But to return to devotion: it’s not simply that Gay has dedicated this book to a single idea—delight in its many forms—but that in its repetition, in his act of finding delight in rice candy, in music from a passing car, in babies on planes, and in a backyard log pile, it becomes an enthusiastic exercise in observance. Robert Walser wrote that “drafting a prose piece puts me in a devotional state of mind.” As I began to read The Books of Delights, I had occasion to rearrange one of my bookshelves in an attempt to squeeze in a few new books. In the process, I discovered—or rediscovered, since at some point I had put it there myself—a very slim book by Walser called Looking at Pictures. The discovery felt serendipitous. As Gay might say, it was a delight. What do these two books have in common? One answer is nothing. Another is, fundamentally, everything.

Walser’s book ostensibly contains essays on art, and he does look closely at individual works, homing in on details a less observant viewer might miss. But those compositional minutiae, brushstrokes, and colors inspire tangents and digressions that have very little, if anything, to do with the art. Walser’s essays are less studies of art than sideways contemplations of the observed world. “Great art resides in great goings-astray,” he writes. It isn’t just that Gay’s project runs, in a sense, parallel to Walser’s but that they seem to speak to one another, across time. Gay is Walser’s watercolorist who “paints cheekily, as it were, and at the same time documents his own good judgment, his feeling for what is.” Here is Walser on looking at a painting of a wintry forest scene:

You involuntarily put your hands in your pockets when you look at it, since it so wonderfully communicates its wintry nature. In the forest, a man is working, and you can see, can feel: the ground in the forest has frozen, and you can see far, far beyond the forest, the forest gives way to the most distant distance, and now I have perhaps not yet said everything that could be said about this picture, but you can certainly feel from what I’ve said here how greatly I admire it.

Gay helps me see that Walser doesn’t just admire the painting, he delights in it. The objects and activities Gay writes about elicit the same kind of feeling that comes to Walser through the “distant distance”; they are portals and portkeys for deeper emotions and profound memories and, in Gay’s case, for living a certain kind of life. “There is some profound lyric lesson,” Gay writes, “in witnessing an unfathomably beautiful event in the dark night, an event illegible except for its unfathomable beauty.”


I heard Gay read from The Book of Delights last October at the Dodge Poetry Festival in Newark, New Jersey. He had chosen the entry in which he is applying coconut oil to his body after a shower. He described the progression of oiling, from legs to face, as he considers what he is doing, why he does it, and what contemplating these things makes him think about. He writes, for instance, “Today when I watched myself, particularly when I was oiling my chest and stomach, which I do kind of by self-hugging, I was thinking how many bodies of mine are in this body, this nearly forty-three-year-old body stationed on this plane for the briefest.” I had come to the festival on high-school day, which meant that the large auditorium at the New Jersey Performing Arts Center was full of kids. When, early in the essay, Gay read the word “testicles,” the hall exploded.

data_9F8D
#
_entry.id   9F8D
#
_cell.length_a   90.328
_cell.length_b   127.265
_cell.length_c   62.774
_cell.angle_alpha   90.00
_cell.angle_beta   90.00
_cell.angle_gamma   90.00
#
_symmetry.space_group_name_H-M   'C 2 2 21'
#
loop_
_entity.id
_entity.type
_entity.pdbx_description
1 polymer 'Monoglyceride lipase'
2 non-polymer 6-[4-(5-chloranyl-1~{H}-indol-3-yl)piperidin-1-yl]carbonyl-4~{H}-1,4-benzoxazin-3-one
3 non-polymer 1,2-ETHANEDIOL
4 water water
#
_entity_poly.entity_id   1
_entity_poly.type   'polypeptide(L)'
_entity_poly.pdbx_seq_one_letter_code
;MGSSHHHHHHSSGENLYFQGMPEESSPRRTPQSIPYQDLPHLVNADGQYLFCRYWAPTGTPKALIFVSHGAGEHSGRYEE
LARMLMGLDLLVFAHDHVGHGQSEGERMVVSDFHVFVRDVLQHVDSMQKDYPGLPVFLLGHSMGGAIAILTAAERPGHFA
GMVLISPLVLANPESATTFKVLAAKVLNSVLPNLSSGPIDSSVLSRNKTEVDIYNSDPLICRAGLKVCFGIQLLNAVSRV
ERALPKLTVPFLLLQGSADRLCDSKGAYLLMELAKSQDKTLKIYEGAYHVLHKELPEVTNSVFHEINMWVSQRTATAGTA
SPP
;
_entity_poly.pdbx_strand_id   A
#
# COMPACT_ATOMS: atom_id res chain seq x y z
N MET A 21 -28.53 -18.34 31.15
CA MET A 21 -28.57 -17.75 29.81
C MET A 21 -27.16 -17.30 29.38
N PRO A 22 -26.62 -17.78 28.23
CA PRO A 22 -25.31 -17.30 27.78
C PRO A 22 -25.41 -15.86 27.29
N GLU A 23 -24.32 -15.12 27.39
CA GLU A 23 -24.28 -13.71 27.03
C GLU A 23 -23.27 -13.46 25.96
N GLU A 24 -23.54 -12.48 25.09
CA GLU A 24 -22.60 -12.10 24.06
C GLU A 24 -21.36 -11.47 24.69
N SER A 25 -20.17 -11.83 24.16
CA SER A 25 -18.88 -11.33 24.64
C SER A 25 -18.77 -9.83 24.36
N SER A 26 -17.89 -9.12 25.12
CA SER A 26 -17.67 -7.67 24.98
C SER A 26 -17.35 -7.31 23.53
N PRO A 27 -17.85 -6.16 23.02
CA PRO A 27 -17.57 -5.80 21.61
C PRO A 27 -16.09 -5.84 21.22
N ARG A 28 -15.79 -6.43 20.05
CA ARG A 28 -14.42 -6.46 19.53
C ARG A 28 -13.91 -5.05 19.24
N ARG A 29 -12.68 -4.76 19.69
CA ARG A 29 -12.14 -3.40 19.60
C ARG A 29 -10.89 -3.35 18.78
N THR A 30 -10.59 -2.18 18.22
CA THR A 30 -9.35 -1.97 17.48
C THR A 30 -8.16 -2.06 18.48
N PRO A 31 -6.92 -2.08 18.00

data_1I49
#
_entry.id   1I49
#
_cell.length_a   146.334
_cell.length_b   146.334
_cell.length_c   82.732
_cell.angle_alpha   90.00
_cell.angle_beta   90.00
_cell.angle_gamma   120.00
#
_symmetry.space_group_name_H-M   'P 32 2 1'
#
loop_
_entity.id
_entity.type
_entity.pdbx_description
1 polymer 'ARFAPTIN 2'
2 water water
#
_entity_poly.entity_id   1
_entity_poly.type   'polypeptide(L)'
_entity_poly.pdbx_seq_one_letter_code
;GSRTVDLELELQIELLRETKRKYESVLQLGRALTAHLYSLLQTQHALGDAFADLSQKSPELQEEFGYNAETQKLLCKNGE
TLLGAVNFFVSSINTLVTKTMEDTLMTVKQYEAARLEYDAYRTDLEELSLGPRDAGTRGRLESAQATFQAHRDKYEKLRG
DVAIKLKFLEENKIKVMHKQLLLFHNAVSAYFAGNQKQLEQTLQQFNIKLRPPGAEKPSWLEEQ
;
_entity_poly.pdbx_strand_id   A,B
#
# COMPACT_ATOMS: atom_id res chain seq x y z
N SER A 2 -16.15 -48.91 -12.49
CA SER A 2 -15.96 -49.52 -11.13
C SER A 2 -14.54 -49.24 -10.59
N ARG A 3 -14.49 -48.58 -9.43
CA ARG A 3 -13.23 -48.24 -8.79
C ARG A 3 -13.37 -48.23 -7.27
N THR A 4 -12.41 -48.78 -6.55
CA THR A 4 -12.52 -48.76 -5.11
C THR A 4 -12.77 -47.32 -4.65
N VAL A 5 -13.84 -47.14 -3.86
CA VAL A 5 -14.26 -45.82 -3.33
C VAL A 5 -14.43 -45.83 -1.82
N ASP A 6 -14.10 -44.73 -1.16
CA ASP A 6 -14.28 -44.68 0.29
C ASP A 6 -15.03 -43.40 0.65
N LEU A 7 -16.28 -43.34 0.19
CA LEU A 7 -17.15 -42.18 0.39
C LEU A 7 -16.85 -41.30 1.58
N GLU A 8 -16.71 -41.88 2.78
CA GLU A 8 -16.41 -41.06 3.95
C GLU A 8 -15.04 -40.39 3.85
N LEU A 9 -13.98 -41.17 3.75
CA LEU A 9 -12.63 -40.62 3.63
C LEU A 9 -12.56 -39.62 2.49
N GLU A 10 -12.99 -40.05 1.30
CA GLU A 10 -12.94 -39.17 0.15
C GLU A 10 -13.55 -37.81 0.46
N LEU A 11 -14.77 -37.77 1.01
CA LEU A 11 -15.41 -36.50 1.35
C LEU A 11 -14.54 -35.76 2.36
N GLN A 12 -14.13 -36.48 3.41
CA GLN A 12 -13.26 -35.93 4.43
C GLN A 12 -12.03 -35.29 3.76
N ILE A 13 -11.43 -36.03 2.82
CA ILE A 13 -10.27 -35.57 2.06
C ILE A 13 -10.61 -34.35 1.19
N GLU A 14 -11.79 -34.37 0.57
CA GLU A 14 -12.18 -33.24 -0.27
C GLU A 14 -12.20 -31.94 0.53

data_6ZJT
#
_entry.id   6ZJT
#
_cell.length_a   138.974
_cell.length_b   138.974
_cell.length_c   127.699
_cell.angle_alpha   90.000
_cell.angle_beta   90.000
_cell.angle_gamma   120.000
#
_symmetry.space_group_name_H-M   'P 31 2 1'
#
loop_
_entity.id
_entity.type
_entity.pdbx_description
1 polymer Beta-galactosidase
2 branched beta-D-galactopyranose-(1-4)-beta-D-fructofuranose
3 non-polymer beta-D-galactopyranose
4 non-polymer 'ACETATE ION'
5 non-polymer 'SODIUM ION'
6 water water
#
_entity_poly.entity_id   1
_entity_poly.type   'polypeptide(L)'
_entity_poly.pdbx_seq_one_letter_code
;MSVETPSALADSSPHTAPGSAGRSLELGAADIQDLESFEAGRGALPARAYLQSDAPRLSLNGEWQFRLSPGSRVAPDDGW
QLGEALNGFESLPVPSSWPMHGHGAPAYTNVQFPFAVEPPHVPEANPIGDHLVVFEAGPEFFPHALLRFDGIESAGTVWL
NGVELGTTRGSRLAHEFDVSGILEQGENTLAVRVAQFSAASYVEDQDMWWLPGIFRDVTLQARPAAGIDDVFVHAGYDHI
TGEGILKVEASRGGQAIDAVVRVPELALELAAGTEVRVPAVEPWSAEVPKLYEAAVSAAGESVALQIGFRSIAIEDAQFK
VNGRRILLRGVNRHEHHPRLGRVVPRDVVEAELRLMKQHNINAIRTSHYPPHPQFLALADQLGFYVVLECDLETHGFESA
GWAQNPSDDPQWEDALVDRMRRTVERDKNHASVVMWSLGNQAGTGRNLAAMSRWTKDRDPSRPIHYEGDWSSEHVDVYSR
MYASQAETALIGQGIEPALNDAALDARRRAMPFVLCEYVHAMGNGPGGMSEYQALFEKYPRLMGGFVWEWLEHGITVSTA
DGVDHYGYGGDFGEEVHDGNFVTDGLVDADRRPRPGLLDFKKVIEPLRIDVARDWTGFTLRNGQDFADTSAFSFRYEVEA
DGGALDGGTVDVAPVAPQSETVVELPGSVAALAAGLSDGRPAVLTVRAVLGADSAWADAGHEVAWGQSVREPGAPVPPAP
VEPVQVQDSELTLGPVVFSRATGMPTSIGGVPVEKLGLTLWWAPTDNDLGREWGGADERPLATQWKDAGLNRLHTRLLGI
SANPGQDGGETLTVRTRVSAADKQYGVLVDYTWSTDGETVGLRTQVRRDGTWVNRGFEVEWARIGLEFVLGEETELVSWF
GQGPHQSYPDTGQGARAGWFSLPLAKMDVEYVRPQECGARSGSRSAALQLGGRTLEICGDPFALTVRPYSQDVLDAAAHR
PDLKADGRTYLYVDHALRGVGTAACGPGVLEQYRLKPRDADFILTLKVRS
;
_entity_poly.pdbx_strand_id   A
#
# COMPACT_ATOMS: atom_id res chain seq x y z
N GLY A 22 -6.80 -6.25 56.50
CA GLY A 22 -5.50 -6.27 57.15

Bodies can be poetical, but they can also be absurd, and in this essay Gay was working both of these perspectives. He moves from thinking about the particular brown shade of his skin to pondering the awkwardness of his position: “my leg up like this, bent over, my testicles swaying just beneath my pale thigh.”  (The passage brings my mind to John Coplans’s photographic study of his own aging body. Interesting, too, that Coplans should think of his body as Gay does of his—as a vessel for other bodies, previous or alternative selves. “I don’t know how it happens,” Coplans once said, “but when I pose for one of these photographs, I become immersed in the past… I am lost in a reverie. I am somewhere else, another person, or a woman in another life. At times, I’m in my youth.”) The shock of Gay’s writing—and I wonder if I would have fully understood this if I hadn’t heard the work read aloud by Gay himself—is his seamless shift from breezy, affable observation to sober (and admittedly still affable) profundity. In the essay, the madeleine of his bent leg and pale thigh recalls for him Toi Derricotte’s poem “The Undertaker’s Daughter,” in which, as a child, she sees her abusive father in much the same position. “Seeing his testicles dangling like that,” Gay writes, “she thinks they are his udders, the ‘female part he hid, something soft and unprotected I shouldn’t see.’” It’s the kind of unexpected connection that will galvanize an auditorium full of giggling high schoolers.